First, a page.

Novo Nordisk A/S, the world’s largest insulin maker, plans to spend $100 million on research in China, part of an effort to understand why Asians may develop diabetes younger and at lower bodyweights.
The move into China follows a similar one by Indianapolis-based Eli Lilly and Co., which in May opened a research center in Shanghai, employing 150 scientists and staff to focus on discovering medicines that can be tailored specifically for the Chinese population.
Novo has allocated $40 million for building a research facility in Beijing and $60 million on hiring staff and funding studies, said Mads Krogsgaard Thomsen, the Danish company’s chief scientific office. He said he wants 200 scientists in China by 2015, from 130 now, mostly for diabetes.
China, with about 100 million diabetes sufferers, has become the Bagsvaerd, Denmark-based company’s largest market after the United States. A tendency to distribute fat around the liver, pancreas and other visceral organs may cause faster diabetes-inducing metabolic changes among Asians than in Caucasian populations, Thomsen said.
“We see China as the first place in the world outside Denmark where we are building more of the research value chain to tap into the science and to establish a unique insight into Chinese diabetes and its problems and differences,” he said.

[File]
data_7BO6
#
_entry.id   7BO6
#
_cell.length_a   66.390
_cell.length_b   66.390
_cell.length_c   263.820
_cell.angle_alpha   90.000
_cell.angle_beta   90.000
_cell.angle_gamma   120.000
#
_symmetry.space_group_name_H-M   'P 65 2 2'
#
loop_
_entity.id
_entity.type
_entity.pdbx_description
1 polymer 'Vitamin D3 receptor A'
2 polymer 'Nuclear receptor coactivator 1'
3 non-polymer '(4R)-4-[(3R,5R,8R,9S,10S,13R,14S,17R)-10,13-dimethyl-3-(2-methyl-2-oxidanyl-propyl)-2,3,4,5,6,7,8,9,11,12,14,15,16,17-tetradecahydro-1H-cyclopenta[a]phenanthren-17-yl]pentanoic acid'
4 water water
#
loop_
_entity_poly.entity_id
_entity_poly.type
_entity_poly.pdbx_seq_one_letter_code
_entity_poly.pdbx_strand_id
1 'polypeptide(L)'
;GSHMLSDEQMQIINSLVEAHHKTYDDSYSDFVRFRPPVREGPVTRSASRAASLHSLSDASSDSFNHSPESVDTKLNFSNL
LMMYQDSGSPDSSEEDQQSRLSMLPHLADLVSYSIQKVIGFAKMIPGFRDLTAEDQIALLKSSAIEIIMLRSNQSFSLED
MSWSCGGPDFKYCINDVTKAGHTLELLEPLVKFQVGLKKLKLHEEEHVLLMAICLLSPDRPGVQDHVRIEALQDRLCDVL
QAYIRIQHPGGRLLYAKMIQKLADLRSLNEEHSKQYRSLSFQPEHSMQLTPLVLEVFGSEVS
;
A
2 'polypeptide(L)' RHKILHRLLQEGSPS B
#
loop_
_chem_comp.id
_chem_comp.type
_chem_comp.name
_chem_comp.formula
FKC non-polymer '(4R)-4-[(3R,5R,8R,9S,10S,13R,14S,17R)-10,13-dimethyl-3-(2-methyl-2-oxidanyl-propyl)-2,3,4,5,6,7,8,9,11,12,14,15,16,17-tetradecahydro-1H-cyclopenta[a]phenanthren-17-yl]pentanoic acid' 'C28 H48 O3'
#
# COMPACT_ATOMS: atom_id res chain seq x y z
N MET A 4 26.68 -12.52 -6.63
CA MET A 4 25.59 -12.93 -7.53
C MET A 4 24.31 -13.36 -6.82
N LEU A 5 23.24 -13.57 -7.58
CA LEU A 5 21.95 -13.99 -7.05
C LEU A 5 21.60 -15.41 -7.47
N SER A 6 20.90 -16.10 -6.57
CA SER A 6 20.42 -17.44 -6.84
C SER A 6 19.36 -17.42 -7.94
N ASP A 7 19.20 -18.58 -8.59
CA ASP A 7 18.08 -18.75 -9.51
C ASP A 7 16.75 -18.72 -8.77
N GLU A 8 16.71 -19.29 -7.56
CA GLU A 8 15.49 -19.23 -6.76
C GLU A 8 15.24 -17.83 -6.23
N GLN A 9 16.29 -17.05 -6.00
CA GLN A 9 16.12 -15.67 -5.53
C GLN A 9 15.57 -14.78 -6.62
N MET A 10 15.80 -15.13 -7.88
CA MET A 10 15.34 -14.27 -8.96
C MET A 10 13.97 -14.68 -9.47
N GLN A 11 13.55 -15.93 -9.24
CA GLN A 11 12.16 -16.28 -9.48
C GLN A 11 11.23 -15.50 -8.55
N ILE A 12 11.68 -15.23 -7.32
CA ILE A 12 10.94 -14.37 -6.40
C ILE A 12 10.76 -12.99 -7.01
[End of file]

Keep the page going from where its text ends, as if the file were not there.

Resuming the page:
Western drugmakers are promoting existing products and searching for new diabetes medicines in China as the market is poised to triple to $2.1 billion in annual sales by 2019 from $700 million in 2009, according to Datamonitor in Shanghai.
In addition, Paris-based Sanofi is helping China train 500 diabetes specialists and 10,000 community and rural-based doctors to treat the illness.
Novo, which has more than half of China’s insulin market, is trying to understand the nature of the differences in disease patterns and identify ways the hormone can be given to optimize blood-sugar control, he said. Some studies will be done in mice and dogs in the Beijing center, the company’s first animal pharmacology research lab outside Denmark.
“It’s a long way from Beijing to Copenhagen,” Thomsen said. “It’s a big advantage for our Chinese scientists if they are able to also do their animal experiments because we save time.”
Research on immunology and the blood-clotting disorder hemophilia will also be done in Beijing, he said. The company isn’t expanding research in China at the expense of research at sites elsewhere, he said. Novo, which has about 5,000 people in R&D, is increasing its research budget about 10 percent annually, tracking double-digit growth in sales, Thomsen said.
Novo’s research and development expenses totaled $1.67 billion in 2011, of which two-thirds was spent on diabetes care and the remainder on biopharmaceuticals, according to data compiled by Bloomberg.